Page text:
(Erudition: Dust shaken out of a book into an empty skull. Bierce).
""""On the contrary, A gloss on Ps. 5:7, "Thou wilt destroy all that speak a lie," says "that there are three kinds of lies; for some are told for the wellbeing and convenience of someone; and there is another kind of lie that is told in fun; but the third kind of lie is told out of malice." The first of these is called an officious lie, the second a jocose lie, the third a mischievous lie. Therefore lies are divided into these three kinds.Aquinas, like his great forebearer Augustine, wrote at length on Mendacity. Aquinas generally agrees with The Philosopher (Aristotle) that irony, while not a cardinal sin, should be considered a lie (and thus a sin of some sort--Augustine rarely gives unqualified praise to the greek philosophers). Aquinas also perceived the truth functionality issue (ie, the Law of the Excluded middle: A v ~A); if you do not assert the Truth, you offer non-truths (ie mendacity). Aquinas was thus not a Roody Guiliani/ machiavellian sort of catholic--at least in principle.
I answer that, Lies may be divided in three ways. First, with respect to their nature as lies: and this is the proper and essential division of lying. In this way, according to the Philosopher (Ethic. iv, 7), lies are of two kinds, namely, the lie which goes beyond the truth, and this belongs to boasting," and the lie which stops short of the truth, and this belongs to "irony." This division is an essential division of lying itself, because lying as such is opposed to truth, as stated in the preceding Article: and truth is a kind of equality, to which more and less are in essential opposition."""
This also applies to cultural products, such as theatre. Aristotle, in the Poetics, does not accept comedy [which includes a few varieties of irony] as a legitimate art, or form of discourse; he does allow for tragedy and historical works concerning serious matters (ie great battles, or having to do with statesmen, etc). Aristotle does not (as Plato does in the Republic) call for a ban outright, but does view comedy as a lesser form, if not salacious (he had words for the satyr plays.... Plato took a somewhat more maoist--or muslim-- approach , and forbade all theatrical arts--except music for state occasions (ie JP Sousa-sort)). We here at Contingencies suggest that Aristotle (really, the school of Aristotle/the Academy) usually affirmed positivism of a sort. Like Bertrand Russell, he would not mistake Hamlet for Napoleon.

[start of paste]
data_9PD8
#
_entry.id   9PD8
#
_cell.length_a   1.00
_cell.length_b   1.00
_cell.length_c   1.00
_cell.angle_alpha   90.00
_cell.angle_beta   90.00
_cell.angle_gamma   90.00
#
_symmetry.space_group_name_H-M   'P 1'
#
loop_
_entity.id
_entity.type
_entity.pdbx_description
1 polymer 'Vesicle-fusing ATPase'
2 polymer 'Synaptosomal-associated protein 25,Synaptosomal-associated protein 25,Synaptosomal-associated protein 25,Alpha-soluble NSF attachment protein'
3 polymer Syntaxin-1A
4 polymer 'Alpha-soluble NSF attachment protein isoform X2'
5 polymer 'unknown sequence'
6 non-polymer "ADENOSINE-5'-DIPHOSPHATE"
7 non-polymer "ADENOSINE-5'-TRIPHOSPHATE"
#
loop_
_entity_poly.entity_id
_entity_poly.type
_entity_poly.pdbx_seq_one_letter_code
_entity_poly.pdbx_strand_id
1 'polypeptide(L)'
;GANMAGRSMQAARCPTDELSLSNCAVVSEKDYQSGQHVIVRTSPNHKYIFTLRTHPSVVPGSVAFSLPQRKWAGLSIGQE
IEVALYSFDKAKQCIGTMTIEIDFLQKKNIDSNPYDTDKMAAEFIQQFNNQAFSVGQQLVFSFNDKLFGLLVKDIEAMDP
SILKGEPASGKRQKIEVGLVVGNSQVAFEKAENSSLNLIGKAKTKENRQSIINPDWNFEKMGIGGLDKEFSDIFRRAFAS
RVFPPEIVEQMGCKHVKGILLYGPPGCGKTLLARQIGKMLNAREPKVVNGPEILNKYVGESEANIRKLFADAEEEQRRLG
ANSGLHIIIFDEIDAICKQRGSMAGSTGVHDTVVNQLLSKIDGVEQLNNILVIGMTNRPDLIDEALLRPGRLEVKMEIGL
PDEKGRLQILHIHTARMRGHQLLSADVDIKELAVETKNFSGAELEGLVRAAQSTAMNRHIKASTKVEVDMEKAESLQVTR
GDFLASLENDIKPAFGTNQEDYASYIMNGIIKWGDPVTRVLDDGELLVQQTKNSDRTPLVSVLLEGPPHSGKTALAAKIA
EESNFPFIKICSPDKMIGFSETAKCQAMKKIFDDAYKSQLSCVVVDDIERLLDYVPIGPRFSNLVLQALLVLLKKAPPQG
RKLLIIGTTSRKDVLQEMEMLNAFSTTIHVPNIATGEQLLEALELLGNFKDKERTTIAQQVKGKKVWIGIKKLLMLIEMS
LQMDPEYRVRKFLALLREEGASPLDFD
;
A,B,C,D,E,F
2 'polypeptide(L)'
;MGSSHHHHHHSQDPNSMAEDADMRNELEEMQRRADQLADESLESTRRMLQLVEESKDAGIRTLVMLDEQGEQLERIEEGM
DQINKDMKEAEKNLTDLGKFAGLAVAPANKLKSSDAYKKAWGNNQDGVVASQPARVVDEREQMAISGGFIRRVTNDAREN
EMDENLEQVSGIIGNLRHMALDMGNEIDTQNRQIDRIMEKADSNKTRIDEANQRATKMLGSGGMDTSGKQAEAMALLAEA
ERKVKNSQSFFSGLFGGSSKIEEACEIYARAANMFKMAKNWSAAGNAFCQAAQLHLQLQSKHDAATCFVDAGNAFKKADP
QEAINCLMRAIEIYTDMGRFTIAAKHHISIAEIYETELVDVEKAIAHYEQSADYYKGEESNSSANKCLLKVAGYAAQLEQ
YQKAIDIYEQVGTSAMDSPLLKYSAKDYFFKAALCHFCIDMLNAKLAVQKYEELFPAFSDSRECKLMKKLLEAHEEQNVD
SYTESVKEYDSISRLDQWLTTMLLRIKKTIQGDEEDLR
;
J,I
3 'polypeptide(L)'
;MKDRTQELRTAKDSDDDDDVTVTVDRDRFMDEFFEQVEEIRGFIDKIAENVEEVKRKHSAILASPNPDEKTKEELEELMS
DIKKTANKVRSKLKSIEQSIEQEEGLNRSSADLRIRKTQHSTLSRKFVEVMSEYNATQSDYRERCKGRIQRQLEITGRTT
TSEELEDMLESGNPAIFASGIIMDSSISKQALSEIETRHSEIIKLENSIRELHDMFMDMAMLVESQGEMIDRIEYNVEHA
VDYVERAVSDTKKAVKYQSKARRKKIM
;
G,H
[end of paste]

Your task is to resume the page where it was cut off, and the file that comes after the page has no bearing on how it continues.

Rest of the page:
Most WASPs have been spoonfed anti-catholic (and ergo, anti-hellenic) propaganda by sunday school teachers, or perhaps zionist professors, and were told that the ancient greeks were merely decadents and pagan soothsayers. First, the Septuagint (the version of the OT which Aug.and Aquinas both use) did not appear until after the time of Alexander; there was NO official version of the Old Testament, but merely a collection of ancient semitic texts (not all "hebrew", which was not established until AFTER the rise of the early Christian church. Ancient jews, say of the time of the Seleucids, knew Aramaic, or other semitic tongues. Koine Greek was the language of the Levant at the time of JC (and Latin...Pilate appears to address JC in.....Greek).
Anti-hellenic views were not the view of the Old South; Robert E Lee, for one, read the Classics, so did--Jefferson Davis (however unsavory and un-PC, Davis's oratory approaches a Ciceronian eloquence at times). Had the usual Yokeli Americanus read a few pages of Aristotle he might have discovered that The Stagirite generally favors moderation, and rationality in regards to politics and Kultur, while objecting to the Mel Brooks of his day. Aristotle's stoical moderation was not quite as severe as say Martin Luther. Luther wanted the works of the greeks, and Angelic Doctor Aquinas, not to say poets and pipers, tossed on a bonfire.